The reforms, which were presented by Senate Minority Leader Bruce Tarr (R-Gloucester), Assistant Minority Leader Robert Hedlund (R-Weymouth), Senate Minority Whip Richard Ross (R-Wrentham), and Senator Michael Knapik (R-Westfield), the Ranking Republican on the Senate Committee on Ways and Means, presented as part of a comprehensive plan, would boost accountability, tie spending to performance, and provide additional resources for transportation without increasing taxes. The measures passed stem from an alternative plan presented by the Senate Republican Caucus on Wednesday, April 10th. The reforms secured by the minority party include:

• Requiring all reports conducted by the MassDOT Special Audit Unit to be posted online, and directing the unit to conduct a comprehensive audit comparing the transportation law of 2009 to the current transportation agency, and identify future savings;

• Requiring the MassDOT to regularly consult with the Public Private Partnership Infrastructure Oversight Commission (PPP Commission), and provide the commission the opportunity to weigh in on all transportation proposals, initiatives, and plans;

• Directing the MassDOT to turn HOV lanes into Automated Tolling HOT Lanes by additionally allowing solo drivers to pay a fee to utilize the lane;

• Requiring the MassDOT and the MBTA to post financial reports, and detailed customer service and performance management information online;

• Creating a study to address deficiencies in the taxicab market to target passenger costs, wait times, employee mistreatment, and inefficiencies preventing drivers from picking up passengers in multiple communities;

• Tying MassDOT performance benchmarks to salary increases ensuring MassDOT and MBTA cannot increase the pay of high ranking transportation officials if benchmarks aren’t met; • Requiring MassDOT to issue a five-year plan to eliminate the current transportation backlog to bring the road and transit network into a State of Good Repair;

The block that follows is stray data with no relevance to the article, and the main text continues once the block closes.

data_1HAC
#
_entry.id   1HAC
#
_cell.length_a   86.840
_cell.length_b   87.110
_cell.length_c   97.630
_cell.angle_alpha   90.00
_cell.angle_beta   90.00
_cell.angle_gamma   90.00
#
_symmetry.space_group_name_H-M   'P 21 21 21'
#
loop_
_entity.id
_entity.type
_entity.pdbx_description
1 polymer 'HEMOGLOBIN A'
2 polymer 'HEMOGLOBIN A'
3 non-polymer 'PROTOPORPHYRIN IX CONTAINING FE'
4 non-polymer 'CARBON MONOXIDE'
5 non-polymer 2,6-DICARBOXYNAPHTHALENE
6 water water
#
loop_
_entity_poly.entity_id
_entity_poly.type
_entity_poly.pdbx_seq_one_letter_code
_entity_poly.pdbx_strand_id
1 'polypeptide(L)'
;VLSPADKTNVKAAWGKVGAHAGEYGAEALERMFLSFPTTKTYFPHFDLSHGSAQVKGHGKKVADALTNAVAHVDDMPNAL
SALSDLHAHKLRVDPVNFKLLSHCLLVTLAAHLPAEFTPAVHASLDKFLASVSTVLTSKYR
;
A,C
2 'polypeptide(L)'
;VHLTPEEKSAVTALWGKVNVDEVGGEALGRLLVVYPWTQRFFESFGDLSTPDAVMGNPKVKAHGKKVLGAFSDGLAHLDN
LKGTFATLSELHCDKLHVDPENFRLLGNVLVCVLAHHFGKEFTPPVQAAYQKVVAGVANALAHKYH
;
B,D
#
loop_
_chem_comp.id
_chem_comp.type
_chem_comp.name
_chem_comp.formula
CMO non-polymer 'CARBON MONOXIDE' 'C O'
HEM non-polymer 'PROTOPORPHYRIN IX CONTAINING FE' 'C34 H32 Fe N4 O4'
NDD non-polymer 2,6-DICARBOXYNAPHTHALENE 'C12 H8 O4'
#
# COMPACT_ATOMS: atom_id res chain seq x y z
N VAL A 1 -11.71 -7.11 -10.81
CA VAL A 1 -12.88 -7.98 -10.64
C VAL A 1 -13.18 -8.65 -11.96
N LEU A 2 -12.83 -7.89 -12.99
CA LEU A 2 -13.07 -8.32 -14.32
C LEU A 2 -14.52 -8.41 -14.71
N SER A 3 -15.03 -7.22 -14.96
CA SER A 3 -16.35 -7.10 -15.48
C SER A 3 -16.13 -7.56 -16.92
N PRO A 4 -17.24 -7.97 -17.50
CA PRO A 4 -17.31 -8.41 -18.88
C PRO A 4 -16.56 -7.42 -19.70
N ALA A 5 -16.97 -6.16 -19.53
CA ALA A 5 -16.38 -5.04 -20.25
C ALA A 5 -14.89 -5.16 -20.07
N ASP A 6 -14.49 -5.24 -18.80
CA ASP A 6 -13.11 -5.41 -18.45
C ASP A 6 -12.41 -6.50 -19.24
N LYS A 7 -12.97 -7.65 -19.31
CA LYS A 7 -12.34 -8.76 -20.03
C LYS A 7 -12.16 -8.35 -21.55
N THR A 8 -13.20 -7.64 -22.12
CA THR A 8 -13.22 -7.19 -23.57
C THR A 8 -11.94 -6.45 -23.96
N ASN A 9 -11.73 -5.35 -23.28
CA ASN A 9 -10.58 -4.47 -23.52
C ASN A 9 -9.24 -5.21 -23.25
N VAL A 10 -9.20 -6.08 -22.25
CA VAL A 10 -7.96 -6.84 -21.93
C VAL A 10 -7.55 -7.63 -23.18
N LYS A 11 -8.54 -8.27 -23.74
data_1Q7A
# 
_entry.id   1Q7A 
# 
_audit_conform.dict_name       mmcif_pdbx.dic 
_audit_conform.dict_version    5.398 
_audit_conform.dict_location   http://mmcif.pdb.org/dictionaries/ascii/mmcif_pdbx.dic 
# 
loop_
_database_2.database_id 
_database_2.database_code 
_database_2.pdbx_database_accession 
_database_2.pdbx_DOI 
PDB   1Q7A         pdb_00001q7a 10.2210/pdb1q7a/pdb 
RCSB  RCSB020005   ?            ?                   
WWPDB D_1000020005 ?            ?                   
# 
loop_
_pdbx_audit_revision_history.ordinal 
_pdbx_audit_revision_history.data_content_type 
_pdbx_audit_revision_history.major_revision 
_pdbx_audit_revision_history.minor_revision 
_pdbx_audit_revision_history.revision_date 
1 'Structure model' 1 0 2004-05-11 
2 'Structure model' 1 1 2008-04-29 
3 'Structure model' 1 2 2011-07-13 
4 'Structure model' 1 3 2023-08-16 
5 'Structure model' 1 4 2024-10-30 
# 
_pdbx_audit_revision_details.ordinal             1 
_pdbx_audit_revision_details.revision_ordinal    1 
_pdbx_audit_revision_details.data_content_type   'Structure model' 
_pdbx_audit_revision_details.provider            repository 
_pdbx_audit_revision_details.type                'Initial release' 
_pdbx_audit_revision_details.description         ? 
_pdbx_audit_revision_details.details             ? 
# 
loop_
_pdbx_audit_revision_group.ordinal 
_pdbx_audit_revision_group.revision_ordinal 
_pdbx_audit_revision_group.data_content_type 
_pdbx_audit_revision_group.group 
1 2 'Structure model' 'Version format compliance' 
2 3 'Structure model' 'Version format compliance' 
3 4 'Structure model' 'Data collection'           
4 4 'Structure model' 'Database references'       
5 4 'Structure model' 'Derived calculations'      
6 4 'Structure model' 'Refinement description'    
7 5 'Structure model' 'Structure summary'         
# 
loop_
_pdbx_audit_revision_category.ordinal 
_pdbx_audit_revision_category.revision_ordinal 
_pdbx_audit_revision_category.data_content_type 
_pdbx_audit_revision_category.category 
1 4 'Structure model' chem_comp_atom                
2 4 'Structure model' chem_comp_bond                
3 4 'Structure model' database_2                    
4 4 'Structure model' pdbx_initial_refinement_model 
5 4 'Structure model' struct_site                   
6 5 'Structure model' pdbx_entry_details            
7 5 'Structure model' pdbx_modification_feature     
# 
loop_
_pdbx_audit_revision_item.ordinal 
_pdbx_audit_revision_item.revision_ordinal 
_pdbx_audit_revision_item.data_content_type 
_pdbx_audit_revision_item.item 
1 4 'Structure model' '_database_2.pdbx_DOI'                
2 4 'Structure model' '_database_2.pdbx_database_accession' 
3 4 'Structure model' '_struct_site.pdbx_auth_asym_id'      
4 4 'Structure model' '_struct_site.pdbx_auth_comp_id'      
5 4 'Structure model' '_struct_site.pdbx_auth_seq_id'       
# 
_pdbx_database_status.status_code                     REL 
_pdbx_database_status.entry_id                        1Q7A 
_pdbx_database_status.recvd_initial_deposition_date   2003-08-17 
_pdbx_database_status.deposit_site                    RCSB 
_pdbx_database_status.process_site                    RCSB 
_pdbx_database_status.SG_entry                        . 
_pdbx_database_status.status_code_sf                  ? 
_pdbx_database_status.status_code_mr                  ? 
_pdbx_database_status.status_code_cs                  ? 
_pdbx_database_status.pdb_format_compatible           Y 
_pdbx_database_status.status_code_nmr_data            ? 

• Directing the MBTA to issue requests for proposals to sponsor a mass transit service beyond its current hours of operation, also known as the Night Owl Service; and

• Directing the MBTA to create a pilot program reserving a limited number of premium parking spots for customers willing to pay an elevated price to have a spot reserved for them.

“Amid a frenzy of increasing taxes and tolls, we have been able to secure a series of meaningful reforms that will hopefully mitigate the growing financial burden on the citizens of the Commonwealth,” said Senator Tarr. “While we certainly don’t agree with increasing that burden, our caucus is appreciative for the majority members who crossed party lines to make these components of the Senate Republican reform bill part of the legislation that now leaves the Senate Chamber. Each member of our caucus played a vital role in securing these reforms, and thus has had a major impact on today’s debate.”

The House previously passed its version of a transportation finance bill, and now the two chambers will work together to reach an accord.



Saturday, April 13, 2013

Note to our readers

Scaling Beacon Hill and Tarr Talk will continue to post roll call votes on the transportation finance bill taken during today’s Senate session. Votes on additional amendments and the final vote on the bill will appear next week.


Roll Call Vote to S.1766: Amendment 58

Amendment #58, which was sponsored by the Senate Minority Caucus, prevents the MBTA from continuing to develop expansion projects until the agency conducts a cost analysis of the proposed expansion. The amendment also requires that the agency must certify that the project won’t prevent the MBTA from generating sufficient revenue to contribute to its annual operating budget.

Essentially, this amendment requires that a future expansion project would have to recover 34% of cost in order to be worth constructing. The MBTA shouldn’t expand for expansion’s sake, but should be targeting populations of people who will most utilize the service to reinvigorate both the local and statewide economies.

Unfortunately, the majority party did not join Senate Republicans in insisting that future expansion projects aren’t a fiscal drain to the mass transportation system, resulting in a vote of 4-29. Posted below is the result of the vote.


Roll Call Vote to S.1766: Amendment 50

Senator Keenan offered an amendment to S.1766, An Act Relative to Transportation Finance, which would require the MBTA to include in its 5 year Capital Investment Program repairs to existing infrastructure sufficient to maintain a State of Good Repair rating level.

Having a public transportation system in a State of Good Repair, or when the physical condition of transportation assets such as trains, buses, facilities, etc. are rated in a good condition by federal government standards, is imperative for the daily lives of those who depend on mass transit.